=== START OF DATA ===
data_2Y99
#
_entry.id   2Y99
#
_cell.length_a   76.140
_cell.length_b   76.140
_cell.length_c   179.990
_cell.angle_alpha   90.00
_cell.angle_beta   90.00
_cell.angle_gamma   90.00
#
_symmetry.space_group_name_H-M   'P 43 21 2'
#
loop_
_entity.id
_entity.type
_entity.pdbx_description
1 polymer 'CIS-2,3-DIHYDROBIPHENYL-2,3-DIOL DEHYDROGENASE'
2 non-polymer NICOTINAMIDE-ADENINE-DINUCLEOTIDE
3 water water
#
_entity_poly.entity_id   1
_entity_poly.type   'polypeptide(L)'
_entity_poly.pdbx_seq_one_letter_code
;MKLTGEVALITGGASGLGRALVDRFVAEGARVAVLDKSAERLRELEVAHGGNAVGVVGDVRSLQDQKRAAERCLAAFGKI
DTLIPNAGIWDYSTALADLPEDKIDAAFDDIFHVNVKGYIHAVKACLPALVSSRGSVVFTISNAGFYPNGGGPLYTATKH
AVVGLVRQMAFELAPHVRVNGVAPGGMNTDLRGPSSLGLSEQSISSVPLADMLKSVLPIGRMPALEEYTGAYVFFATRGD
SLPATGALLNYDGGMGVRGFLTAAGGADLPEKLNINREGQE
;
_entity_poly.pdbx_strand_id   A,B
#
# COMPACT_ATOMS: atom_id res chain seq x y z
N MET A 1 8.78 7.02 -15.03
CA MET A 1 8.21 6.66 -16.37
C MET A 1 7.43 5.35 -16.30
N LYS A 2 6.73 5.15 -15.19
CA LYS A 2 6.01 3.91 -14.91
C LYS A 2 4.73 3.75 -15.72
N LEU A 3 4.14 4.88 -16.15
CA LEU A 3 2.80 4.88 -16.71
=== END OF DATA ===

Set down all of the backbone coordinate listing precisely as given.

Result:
data_2Y99
#
_entry.id   2Y99
#
_cell.length_a   76.140
_cell.length_b   76.140
_cell.length_c   179.990
_cell.angle_alpha   90.00
_cell.angle_beta   90.00
_cell.angle_gamma   90.00
#
_symmetry.space_group_name_H-M   'P 43 21 2'
#
loop_
_entity.id
_entity.type
_entity.pdbx_description
1 polymer 'CIS-2,3-DIHYDROBIPHENYL-2,3-DIOL DEHYDROGENASE'
2 non-polymer NICOTINAMIDE-ADENINE-DINUCLEOTIDE
3 water water
#
_entity_poly.entity_id   1
_entity_poly.type   'polypeptide(L)'
_entity_poly.pdbx_seq_one_letter_code
;MKLTGEVALITGGASGLGRALVDRFVAEGARVAVLDKSAERLRELEVAHGGNAVGVVGDVRSLQDQKRAAERCLAAFGKI
DTLIPNAGIWDYSTALADLPEDKIDAAFDDIFHVNVKGYIHAVKACLPALVSSRGSVVFTISNAGFYPNGGGPLYTATKH
AVVGLVRQMAFELAPHVRVNGVAPGGMNTDLRGPSSLGLSEQSISSVPLADMLKSVLPIGRMPALEEYTGAYVFFATRGD
SLPATGALLNYDGGMGVRGFLTAAGGADLPEKLNINREGQE
;
_entity_poly.pdbx_strand_id   A,B
#
# COMPACT_ATOMS: atom_id res chain seq x y z
N MET A 1 8.78 7.02 -15.03
CA MET A 1 8.21 6.66 -16.37
C MET A 1 7.43 5.35 -16.30
N LYS A 2 6.73 5.15 -15.19
CA LYS A 2 6.01 3.91 -14.91
C LYS A 2 4.73 3.75 -15.72
N LEU A 3 4.14 4.88 -16.15
CA LEU A 3 2.80 4.88 -16.71